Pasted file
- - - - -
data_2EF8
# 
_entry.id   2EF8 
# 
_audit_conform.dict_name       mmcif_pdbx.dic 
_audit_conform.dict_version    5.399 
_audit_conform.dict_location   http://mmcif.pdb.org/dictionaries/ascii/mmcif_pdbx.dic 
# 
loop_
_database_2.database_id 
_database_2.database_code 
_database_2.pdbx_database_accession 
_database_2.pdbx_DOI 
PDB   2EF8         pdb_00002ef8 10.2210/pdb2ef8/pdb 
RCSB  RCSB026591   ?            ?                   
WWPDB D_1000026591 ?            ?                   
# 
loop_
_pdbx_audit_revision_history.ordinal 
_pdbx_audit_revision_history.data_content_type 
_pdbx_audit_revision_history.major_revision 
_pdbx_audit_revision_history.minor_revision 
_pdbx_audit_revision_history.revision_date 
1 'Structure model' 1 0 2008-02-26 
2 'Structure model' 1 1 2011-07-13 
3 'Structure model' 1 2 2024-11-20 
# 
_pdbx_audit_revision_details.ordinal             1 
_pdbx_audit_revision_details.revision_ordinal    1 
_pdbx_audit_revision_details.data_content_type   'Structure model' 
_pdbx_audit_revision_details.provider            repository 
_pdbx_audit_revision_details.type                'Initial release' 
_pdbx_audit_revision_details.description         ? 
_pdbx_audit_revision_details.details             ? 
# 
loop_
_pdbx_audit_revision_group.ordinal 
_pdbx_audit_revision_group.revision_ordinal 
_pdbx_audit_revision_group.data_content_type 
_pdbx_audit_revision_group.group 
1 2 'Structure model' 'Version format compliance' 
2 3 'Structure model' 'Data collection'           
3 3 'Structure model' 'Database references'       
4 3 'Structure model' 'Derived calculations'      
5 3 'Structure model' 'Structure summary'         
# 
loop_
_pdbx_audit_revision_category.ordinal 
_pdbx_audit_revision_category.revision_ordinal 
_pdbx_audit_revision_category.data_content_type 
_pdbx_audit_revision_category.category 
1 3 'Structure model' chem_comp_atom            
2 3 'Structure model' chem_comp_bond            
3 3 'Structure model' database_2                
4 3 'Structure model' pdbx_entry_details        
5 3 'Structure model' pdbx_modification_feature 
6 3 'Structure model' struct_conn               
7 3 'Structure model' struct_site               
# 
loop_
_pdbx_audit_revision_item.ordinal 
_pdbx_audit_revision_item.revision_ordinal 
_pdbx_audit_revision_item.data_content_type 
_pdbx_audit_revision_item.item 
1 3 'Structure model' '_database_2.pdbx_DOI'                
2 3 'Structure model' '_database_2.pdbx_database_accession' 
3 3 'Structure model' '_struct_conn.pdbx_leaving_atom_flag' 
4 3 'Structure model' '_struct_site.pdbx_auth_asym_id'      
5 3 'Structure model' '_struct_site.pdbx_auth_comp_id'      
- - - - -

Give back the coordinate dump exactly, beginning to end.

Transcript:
data_2EF8
# 
_entry.id   2EF8 
# 
_audit_conform.dict_name       mmcif_pdbx.dic 
_audit_conform.dict_version    5.399 
_audit_conform.dict_location   http://mmcif.pdb.org/dictionaries/ascii/mmcif_pdbx.dic 
# 
loop_
_database_2.database_id 
_database_2.database_code 
_database_2.pdbx_database_accession 
_database_2.pdbx_DOI 
PDB   2EF8         pdb_00002ef8 10.2210/pdb2ef8/pdb 
RCSB  RCSB026591   ?            ?                   
WWPDB D_1000026591 ?            ?                   
# 
loop_
_pdbx_audit_revision_history.ordinal 
_pdbx_audit_revision_history.data_content_type 
_pdbx_audit_revision_history.major_revision 
_pdbx_audit_revision_history.minor_revision 
_pdbx_audit_revision_history.revision_date 
1 'Structure model' 1 0 2008-02-26 
2 'Structure model' 1 1 2011-07-13 
3 'Structure model' 1 2 2024-11-20 
# 
_pdbx_audit_revision_details.ordinal             1 
_pdbx_audit_revision_details.revision_ordinal    1 
_pdbx_audit_revision_details.data_content_type   'Structure model' 
_pdbx_audit_revision_details.provider            repository 
_pdbx_audit_revision_details.type                'Initial release' 
_pdbx_audit_revision_details.description         ? 
_pdbx_audit_revision_details.details             ? 
# 
loop_
_pdbx_audit_revision_group.ordinal 
_pdbx_audit_revision_group.revision_ordinal 
_pdbx_audit_revision_group.data_content_type 
_pdbx_audit_revision_group.group 
1 2 'Structure model' 'Version format compliance' 
2 3 'Structure model' 'Data collection'           
3 3 'Structure model' 'Database references'       
4 3 'Structure model' 'Derived calculations'      
5 3 'Structure model' 'Structure summary'         
# 
loop_
_pdbx_audit_revision_category.ordinal 
_pdbx_audit_revision_category.revision_ordinal 
_pdbx_audit_revision_category.data_content_type 
_pdbx_audit_revision_category.category 
1 3 'Structure model' chem_comp_atom            
2 3 'Structure model' chem_comp_bond            
3 3 'Structure model' database_2                
4 3 'Structure model' pdbx_entry_details        
5 3 'Structure model' pdbx_modification_feature 
6 3 'Structure model' struct_conn               
7 3 'Structure model' struct_site               
# 
loop_
_pdbx_audit_revision_item.ordinal 
_pdbx_audit_revision_item.revision_ordinal 
_pdbx_audit_revision_item.data_content_type 
_pdbx_audit_revision_item.item 
1 3 'Structure model' '_database_2.pdbx_DOI'                
2 3 'Structure model' '_database_2.pdbx_database_accession' 
3 3 'Structure model' '_struct_conn.pdbx_leaving_atom_flag' 
4 3 'Structure model' '_struct_site.pdbx_auth_asym_id'      
5 3 'Structure model' '_struct_site.pdbx_auth_comp_id'      